Library

Cats + Behavior

  • Dexmedetomidine is a sedative/tranquilizer used primarily in cats and dogs as a pre-medication injection for anesthesia or for chemical restraint. It is also used orally in dogs for short-term anxiety management. The most common side effect is a low heart rate. Dexmedetomidine should not be used in patients with severe heart liver or kidney disease. It should be used cautiously in young, old, or weak animals. Consult your veterinary office immediately if you suspect a negative reaction or overdose.

  • Behavior Management - Pet Selection Guidelines

    Pueden evitarse muchos problemas de salud y de comportamiento en las mascotas pidiendo consejo antes de adquirirlas. Estos consejos ayudan, primero, a seleccionar la mejor mascota para una familia en particular, para lo cual hay que tener en cuenta la especie, la raza, la edad y el sexo del animal, y también el lugar en el que se va a adquirir.

  • The estrous cycle, better known as a female cat's heat cycle, consists of several stages; the stage called estrus refers to when the female is sexually receptive. This handout explains the age of onset, the clinical signs of a cat in heat, the length and phases of the heat cycle, as well as the benefits of spaying a female before her first heat cycle.

  • Losing weight is often a difficult process and animals, like people, often take weeks or months to shed those unwanted pounds. Feeding a prescription weight reduction diet is certainly a good start in a weight loss program for your cat, but it is important to remember that food intake is only one part of the problem.

  • You’ve probably heard lots of funny cat anecdotes; about how you don’t own them…they own YOU; how they feel superior to everyone, especially dogs; that they expect to be treated like royalty. If you are considering a feline acquisition, first consider this: lots of those remarks are true! This handout explains the other factors to consider in selecting the cat most likely to choose your family, too.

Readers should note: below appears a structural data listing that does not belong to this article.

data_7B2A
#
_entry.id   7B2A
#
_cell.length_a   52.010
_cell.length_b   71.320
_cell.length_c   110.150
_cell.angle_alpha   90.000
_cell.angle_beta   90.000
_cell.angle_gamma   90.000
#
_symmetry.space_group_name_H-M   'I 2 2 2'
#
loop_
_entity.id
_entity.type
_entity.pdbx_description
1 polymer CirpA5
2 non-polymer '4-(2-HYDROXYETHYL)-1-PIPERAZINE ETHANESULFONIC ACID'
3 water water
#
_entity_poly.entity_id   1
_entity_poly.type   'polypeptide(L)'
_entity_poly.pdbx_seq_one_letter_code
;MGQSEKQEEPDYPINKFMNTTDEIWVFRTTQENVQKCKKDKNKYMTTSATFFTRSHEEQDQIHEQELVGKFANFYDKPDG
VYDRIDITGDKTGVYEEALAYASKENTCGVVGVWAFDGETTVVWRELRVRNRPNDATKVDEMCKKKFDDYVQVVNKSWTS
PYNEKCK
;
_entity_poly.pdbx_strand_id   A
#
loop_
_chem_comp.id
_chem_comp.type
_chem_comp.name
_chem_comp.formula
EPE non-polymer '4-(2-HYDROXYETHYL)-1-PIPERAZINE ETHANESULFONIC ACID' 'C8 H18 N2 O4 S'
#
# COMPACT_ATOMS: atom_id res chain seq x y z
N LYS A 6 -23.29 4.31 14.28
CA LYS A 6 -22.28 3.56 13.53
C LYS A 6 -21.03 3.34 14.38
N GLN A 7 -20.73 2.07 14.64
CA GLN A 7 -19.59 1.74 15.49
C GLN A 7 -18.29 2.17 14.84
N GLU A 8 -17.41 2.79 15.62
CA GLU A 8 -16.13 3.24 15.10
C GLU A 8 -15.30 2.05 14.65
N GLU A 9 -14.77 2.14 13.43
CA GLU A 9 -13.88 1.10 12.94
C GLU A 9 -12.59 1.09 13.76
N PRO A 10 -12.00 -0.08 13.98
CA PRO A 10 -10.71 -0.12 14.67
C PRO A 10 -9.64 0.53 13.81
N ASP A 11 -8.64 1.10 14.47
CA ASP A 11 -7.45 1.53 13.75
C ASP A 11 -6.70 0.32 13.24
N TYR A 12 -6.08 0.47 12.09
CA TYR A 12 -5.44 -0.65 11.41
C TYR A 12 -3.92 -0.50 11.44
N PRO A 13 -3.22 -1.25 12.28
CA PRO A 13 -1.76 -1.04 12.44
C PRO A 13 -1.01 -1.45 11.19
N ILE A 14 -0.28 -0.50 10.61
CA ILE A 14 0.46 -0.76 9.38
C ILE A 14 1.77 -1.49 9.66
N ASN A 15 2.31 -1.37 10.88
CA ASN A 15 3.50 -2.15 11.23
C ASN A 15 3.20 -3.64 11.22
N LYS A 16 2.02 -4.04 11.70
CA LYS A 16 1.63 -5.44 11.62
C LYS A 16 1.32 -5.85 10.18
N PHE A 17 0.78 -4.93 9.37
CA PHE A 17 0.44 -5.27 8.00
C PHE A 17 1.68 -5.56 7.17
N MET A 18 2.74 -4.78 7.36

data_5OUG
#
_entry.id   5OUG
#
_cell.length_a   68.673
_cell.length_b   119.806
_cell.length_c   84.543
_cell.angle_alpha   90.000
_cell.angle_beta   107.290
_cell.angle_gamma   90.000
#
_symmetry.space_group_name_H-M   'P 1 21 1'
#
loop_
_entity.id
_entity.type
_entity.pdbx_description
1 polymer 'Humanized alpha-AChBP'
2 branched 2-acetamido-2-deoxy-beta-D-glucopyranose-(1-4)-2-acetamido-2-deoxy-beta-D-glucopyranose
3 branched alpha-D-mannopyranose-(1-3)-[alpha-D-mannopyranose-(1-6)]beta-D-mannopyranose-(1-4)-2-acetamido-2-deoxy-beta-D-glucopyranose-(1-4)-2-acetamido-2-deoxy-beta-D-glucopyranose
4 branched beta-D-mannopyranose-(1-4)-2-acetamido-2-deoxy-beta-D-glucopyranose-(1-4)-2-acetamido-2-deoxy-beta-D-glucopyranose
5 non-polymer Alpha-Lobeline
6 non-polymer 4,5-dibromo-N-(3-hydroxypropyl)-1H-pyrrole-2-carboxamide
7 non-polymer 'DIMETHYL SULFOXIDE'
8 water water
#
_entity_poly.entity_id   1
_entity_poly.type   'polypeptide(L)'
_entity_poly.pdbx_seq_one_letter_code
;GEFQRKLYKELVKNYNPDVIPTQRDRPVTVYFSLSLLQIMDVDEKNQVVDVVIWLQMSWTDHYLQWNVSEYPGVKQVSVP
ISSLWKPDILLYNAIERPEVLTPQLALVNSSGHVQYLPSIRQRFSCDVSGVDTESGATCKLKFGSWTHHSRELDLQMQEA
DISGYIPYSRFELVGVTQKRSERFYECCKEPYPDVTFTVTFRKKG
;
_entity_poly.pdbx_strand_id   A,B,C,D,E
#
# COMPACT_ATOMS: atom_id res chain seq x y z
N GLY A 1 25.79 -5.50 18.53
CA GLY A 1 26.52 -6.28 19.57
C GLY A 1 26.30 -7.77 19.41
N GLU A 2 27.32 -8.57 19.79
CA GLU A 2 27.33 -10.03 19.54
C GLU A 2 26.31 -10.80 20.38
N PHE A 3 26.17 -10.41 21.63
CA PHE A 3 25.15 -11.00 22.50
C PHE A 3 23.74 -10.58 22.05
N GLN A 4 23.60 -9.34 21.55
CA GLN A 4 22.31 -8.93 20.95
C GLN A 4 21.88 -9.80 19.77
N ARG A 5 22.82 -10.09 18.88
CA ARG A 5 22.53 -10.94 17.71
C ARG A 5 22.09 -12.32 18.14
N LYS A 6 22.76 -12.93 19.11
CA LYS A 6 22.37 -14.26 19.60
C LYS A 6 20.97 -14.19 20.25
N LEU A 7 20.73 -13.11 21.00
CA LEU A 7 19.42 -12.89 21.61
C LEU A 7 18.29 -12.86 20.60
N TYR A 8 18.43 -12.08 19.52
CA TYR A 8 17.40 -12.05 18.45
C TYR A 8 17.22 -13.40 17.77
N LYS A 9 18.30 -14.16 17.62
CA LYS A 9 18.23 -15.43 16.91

• Fear is an aversive emotional state with physiological, behavioral, and emotional reactions to stimuli which are perceived as an actual threat or danger. Fears may be rational or irrational; they may be adaptive or maladaptive. Fear may result in aggressive responses by pets. A phobia is a sudden, profound, or excessive fear response. Anxiety may be defined as diffuse generalized feelings of apprehension, unease, and/or nervousness regarding an imminent event, uncertain outcome, or an anticipated threat or danger. Fear can be the result of an early experience that was unpleasant or perceived by the pet as unpleasant but it does not always take an unpleasant experience for fear to develop. Any stimuli that a dog or cat has not been exposed to during its sensitive period of development, which is up to 3 months of age in dogs and 2 months of age in cats, may become a fear-evoking stimulus. Illness, pain, or the effects of aging may lead to an increase in fear or anxiety in situations where there was previously little or no problem. A good program of socialization and exposure to many new and novel situations while a pet is young and in a thoughtful and proactive manner can be helpful in preventing fears and phobias. Professional intervention can help to prevent the behavior from worsening.

  • Cat food has been made so palatable that it can easily create gluttonous behavior. Meal feeding and portion control are important to prevent obesity. Owners should not give in to begging behavior. Cats that are still hungry after their meal can be supplemented with snacks such as green vegetables recommended by your veterinarian. Cats that eat too quickly can be fed creatively to slow down eating.

  • Cat Behavior Problems - Scratching Behavior

    Para los gatos arañar es un comportamiento normal que tiene al menos 4 funciones diferentes reconocidas: ir eliminando la parte externa de la uña, estirar y poner en forma los mecanismos necesarios para sacar y retraer las uñas, dejar marcas visuales para comunicarse con otros gatos y dejar unas señales químicas olorosas que proceden de unas glándulas de las almohadillas.

  • Head down. Eyes averted. Shoulders hunched. Tail thumping the floor. Body retreating. Your pet looks guilty, maybe even apologetic, right? WRONG! Your pet’s body posture and attitude do not indicate guilt or remorse but represent a response to your body posture and attitude.

  • Losing a pet is difficult for all members of the family including surviving pets. Dogs and cats view family members, animal and human, as part of a pack. The stability of the pack is important to the pet’s sense of well being. Disruption of the pack dynamic that occurs when one pet dies can impact the other pets in the family. Pets form relationships with each other and with humans and they respond to the loss of a family member with physical and behavioral changes that manifest as grief. Recognizing and dealing with pet grief can help re-establish a healthy family unit.